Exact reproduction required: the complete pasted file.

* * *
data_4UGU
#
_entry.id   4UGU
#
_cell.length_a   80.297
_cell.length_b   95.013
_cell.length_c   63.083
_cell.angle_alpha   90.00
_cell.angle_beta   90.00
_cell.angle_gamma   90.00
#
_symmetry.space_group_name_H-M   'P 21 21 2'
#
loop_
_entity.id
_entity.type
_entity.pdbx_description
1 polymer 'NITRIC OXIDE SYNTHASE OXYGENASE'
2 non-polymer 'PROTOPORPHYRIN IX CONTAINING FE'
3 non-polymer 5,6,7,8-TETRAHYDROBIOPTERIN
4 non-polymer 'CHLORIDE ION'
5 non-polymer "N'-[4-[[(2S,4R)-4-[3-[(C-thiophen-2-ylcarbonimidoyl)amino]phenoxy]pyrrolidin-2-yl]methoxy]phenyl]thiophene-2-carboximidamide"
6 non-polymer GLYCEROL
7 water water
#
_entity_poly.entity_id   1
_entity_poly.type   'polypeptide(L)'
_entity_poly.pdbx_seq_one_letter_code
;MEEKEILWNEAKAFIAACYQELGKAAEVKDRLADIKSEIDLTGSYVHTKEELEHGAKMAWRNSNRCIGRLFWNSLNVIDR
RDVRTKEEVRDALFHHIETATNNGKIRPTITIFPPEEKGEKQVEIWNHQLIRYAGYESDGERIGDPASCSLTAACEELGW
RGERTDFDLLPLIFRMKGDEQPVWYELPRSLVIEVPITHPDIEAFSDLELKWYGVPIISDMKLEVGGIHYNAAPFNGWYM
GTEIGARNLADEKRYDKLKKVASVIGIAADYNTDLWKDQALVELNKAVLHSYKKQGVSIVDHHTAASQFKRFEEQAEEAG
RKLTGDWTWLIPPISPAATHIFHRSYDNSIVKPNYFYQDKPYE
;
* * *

data_4UGU
#
_entry.id   4UGU
#
_cell.length_a   80.297
_cell.length_b   95.013
_cell.length_c   63.083
_cell.angle_alpha   90.00
_cell.angle_beta   90.00
_cell.angle_gamma   90.00
#
_symmetry.space_group_name_H-M   'P 21 21 2'
#
loop_
_entity.id
_entity.type
_entity.pdbx_description
1 polymer 'NITRIC OXIDE SYNTHASE OXYGENASE'
2 non-polymer 'PROTOPORPHYRIN IX CONTAINING FE'
3 non-polymer 5,6,7,8-TETRAHYDROBIOPTERIN
4 non-polymer 'CHLORIDE ION'
5 non-polymer "N'-[4-[[(2S,4R)-4-[3-[(C-thiophen-2-ylcarbonimidoyl)amino]phenoxy]pyrrolidin-2-yl]methoxy]phenyl]thiophene-2-carboximidamide"
6 non-polymer GLYCEROL
7 water water
#
_entity_poly.entity_id   1
_entity_poly.type   'polypeptide(L)'
_entity_poly.pdbx_seq_one_letter_code
;MEEKEILWNEAKAFIAACYQELGKAAEVKDRLADIKSEIDLTGSYVHTKEELEHGAKMAWRNSNRCIGRLFWNSLNVIDR
RDVRTKEEVRDALFHHIETATNNGKIRPTITIFPPEEKGEKQVEIWNHQLIRYAGYESDGERIGDPASCSLTAACEELGW
RGERTDFDLLPLIFRMKGDEQPVWYELPRSLVIEVPITHPDIEAFSDLELKWYGVPIISDMKLEVGGIHYNAAPFNGWYM
GTEIGARNLADEKRYDKLKKVASVIGIAADYNTDLWKDQALVELNKAVLHSYKKQGVSIVDHHTAASQFKRFEEQAEEAG
RKLTGDWTWLIPPISPAATHIFHRSYDNSIVKPNYFYQDKPYE
;